• Thu
  • Oct 16, 2014
  • Updated: 3:26pm
CommentInsight & Opinion

Time to retire the native English teacher scheme

Vaughan Rapatahana says most don't need to master the language

PUBLISHED : Tuesday, 10 June, 2014, 2:10pm
UPDATED : Wednesday, 11 June, 2014, 2:31am

Let's get real about the native-speaking English teacher (NET) scheme - it is a white elephant and has been from day one. I question its rationale, benefits and viability, particularly when considering the quite staggering HK$710 million annual costs involved; the scheme has been bleeding taxpayer money for over 15 years.

There has never been any cogent and consistent reasoning for the scheme, other than a knee-jerk reaction back in 1998 as a sop to angry, dismayed parents and students when Chinese language was unilaterally introduced as a medium of instruction.

The scheme divides so-called "native English speakers" (almost all of whom are foreign-born and many of whom are monolingual) from local teachers of English, who have the requisite cultural and linguistic skills to connect more easily with most students.

Most Hongkongers don't really want to internalise the language and in many cases cannot afford the training necessary for proficiency. English proficiency has always been largely accessible to only a wealthy elite. As has been noted, English is like ginseng for most Hong Kong residents: it tastes bad, but they suffer it because they feel they must somehow have it to "succeed". In reality, few of them actually use the language at home or anywhere else.

We must ask why so many Hongkongers feel they have to expend so much energy chasing English-language acquisition, fighting to enrol in schools that use English as its medium of instruction and in so-called elite institutions such as Harrow School and Malvern College.

There is, in many cases, an element of snobbery: in their mindsets, having English, or some semblance of it, sets Hong Kong apart from the mainland, whose students ironically have better English. But this is not the prime reason behind the drive towards mastery of "standardised" English, and indeed behind the entire NET system. The problem is, parents and students labour under the misguided belief - cleverly instigated since colonial times - that they "need" the English language.

Global English-language dominion has been maintained and encouraged by a host of Anglo-American instruments and interests for primarily fiscal reasons: Western proponents of the English language make heaps of money from tests and exams.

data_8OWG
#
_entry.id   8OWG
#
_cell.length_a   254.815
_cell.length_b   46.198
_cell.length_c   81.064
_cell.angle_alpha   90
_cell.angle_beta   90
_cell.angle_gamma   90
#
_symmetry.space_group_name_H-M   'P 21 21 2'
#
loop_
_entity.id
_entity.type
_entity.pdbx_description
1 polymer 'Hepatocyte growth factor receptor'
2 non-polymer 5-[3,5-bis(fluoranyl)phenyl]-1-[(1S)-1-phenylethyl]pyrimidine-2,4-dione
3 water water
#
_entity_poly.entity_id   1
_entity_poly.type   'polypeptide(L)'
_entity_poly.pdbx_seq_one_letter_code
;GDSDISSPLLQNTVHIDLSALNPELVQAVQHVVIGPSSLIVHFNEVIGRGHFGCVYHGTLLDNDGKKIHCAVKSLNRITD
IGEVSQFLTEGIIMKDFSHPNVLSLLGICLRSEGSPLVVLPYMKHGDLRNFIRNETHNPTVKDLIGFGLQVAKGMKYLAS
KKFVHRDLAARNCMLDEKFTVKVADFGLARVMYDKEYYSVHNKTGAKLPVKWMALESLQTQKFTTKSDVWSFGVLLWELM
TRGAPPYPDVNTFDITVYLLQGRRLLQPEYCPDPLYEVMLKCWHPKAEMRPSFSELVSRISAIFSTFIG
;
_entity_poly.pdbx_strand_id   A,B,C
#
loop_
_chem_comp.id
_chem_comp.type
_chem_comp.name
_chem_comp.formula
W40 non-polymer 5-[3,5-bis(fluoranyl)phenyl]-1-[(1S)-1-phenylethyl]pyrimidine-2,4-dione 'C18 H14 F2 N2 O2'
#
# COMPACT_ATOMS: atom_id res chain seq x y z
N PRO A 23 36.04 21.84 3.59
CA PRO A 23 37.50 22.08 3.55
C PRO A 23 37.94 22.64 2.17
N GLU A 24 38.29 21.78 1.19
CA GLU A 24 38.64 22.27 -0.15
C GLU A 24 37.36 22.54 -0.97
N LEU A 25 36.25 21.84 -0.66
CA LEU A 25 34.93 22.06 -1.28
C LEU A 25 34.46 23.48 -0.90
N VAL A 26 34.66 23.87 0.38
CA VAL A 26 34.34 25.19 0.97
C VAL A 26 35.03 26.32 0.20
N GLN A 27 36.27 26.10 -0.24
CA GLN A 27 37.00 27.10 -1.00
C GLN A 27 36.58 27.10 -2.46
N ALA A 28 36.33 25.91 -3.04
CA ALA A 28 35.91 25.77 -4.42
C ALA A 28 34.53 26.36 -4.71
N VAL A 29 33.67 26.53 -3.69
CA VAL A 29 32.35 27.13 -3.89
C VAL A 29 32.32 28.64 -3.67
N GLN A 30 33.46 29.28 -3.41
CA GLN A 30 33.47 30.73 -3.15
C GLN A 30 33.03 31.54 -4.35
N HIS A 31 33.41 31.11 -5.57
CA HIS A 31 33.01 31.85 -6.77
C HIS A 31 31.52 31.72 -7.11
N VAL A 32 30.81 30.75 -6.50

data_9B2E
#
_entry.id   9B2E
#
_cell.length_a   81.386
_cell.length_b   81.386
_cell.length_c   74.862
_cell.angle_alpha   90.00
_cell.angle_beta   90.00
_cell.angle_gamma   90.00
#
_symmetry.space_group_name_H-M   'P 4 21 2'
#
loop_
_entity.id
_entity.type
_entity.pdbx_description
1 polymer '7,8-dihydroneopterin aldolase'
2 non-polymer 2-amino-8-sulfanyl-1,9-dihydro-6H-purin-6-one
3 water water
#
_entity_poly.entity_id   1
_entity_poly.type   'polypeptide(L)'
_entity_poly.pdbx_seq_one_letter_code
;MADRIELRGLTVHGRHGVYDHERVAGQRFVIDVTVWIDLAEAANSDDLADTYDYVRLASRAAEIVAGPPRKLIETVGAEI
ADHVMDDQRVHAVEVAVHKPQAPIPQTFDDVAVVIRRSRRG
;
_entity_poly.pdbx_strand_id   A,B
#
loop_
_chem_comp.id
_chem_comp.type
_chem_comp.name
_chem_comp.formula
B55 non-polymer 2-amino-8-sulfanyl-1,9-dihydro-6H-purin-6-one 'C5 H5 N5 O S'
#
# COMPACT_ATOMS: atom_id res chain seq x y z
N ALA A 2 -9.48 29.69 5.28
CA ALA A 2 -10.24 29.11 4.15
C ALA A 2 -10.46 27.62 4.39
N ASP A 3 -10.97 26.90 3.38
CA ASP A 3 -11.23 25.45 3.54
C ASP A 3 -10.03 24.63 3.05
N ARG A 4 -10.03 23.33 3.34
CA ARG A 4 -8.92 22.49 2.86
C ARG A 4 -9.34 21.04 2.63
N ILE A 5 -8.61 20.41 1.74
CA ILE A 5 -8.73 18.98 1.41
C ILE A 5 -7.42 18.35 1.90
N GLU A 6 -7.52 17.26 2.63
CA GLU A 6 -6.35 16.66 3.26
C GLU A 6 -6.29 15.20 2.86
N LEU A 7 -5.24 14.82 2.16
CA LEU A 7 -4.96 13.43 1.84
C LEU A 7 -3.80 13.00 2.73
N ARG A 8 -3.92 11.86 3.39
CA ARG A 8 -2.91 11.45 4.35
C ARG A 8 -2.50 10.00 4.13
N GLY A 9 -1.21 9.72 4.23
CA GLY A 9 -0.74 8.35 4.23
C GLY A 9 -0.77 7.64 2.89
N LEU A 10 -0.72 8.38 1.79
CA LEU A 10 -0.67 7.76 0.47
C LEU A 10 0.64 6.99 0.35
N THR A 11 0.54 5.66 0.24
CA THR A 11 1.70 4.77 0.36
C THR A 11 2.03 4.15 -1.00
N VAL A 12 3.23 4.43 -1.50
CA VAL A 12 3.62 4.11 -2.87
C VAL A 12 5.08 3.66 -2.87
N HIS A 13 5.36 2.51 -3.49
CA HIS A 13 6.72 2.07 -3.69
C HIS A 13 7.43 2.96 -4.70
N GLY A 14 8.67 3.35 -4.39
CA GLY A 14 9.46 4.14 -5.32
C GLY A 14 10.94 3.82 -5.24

By also being staunch gatekeepers to academic publishing and restricting access to all manner of journals; by mesmerising universities into switching the medium of instruction from their own indigenous languages; and by instilling a fear about rankings and citation indexes, such agencies hegemonise their form of English language, so that traditionally non-English users all too often have their own indigenous tongues devalued.

Here in Hong Kong, we should allow local teachers to teach English bilingually and without attempting to achieve some impossible and unnecessary mass English-language mastery. English does not need to be of this mythical "standard" variety, for the very important fact that there are not enough jobs requiring this level of proficiency.

Nor is there any validity to the rationale for the need to have such proficiency to enable Hong Kong to "compete" as a true "international" city, to maintain its "edge". This is a long-standing myth, along with the one about "slipping standards in English" - myths propagated by a business community with strong international ties.

There is no necessity for the NET project - as well-meaning and diligent as many of its teachers are. There is absolutely no need to maintain its mastodon-like existence here any more.

Dr Vaughan Rapatahana first commenced working as a NET in 2002. His co-edited book, Why English? Confronting the Hydra, is due out next year


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Why learn Physics or Algebra since 99% of students will never use either when they leave school? Why teach them sports they're not likely to play? Why teach them literature since they would rather play video games? Why learn Piano? The chance of becoming the next Rachmaninoff is unlikely. These are the same arguments western kids have when they are forced to learn Shakespeare (which may as well be a second language), or learn history or study the quadratic equation.
The reason of course is that education is not about learning a skill to do a job, but to critically think. And to do that, the brain needs to solve problems. English is an extremely difficult language that few master. But it is not about the result it is about the process. The NET scheme could be better for sure and one step would be allow NETs to bring more to the school than merely teaching everything the Chinese teachers already teach. Like most things it's not a perfect system. They have the people, now they need a system that can get maximum value out of them.
English is also a gateway to culture and if you are going to learn something you may as well learn it from someone who knows the "feeling" of the language and not just the words, grammar, and syntax. The NET is also supposed to be utilized to improve the English departments at their schools as a resource person. NETS have an enormous amount of ability and resources to bring to schools. Three bands needs three systems however.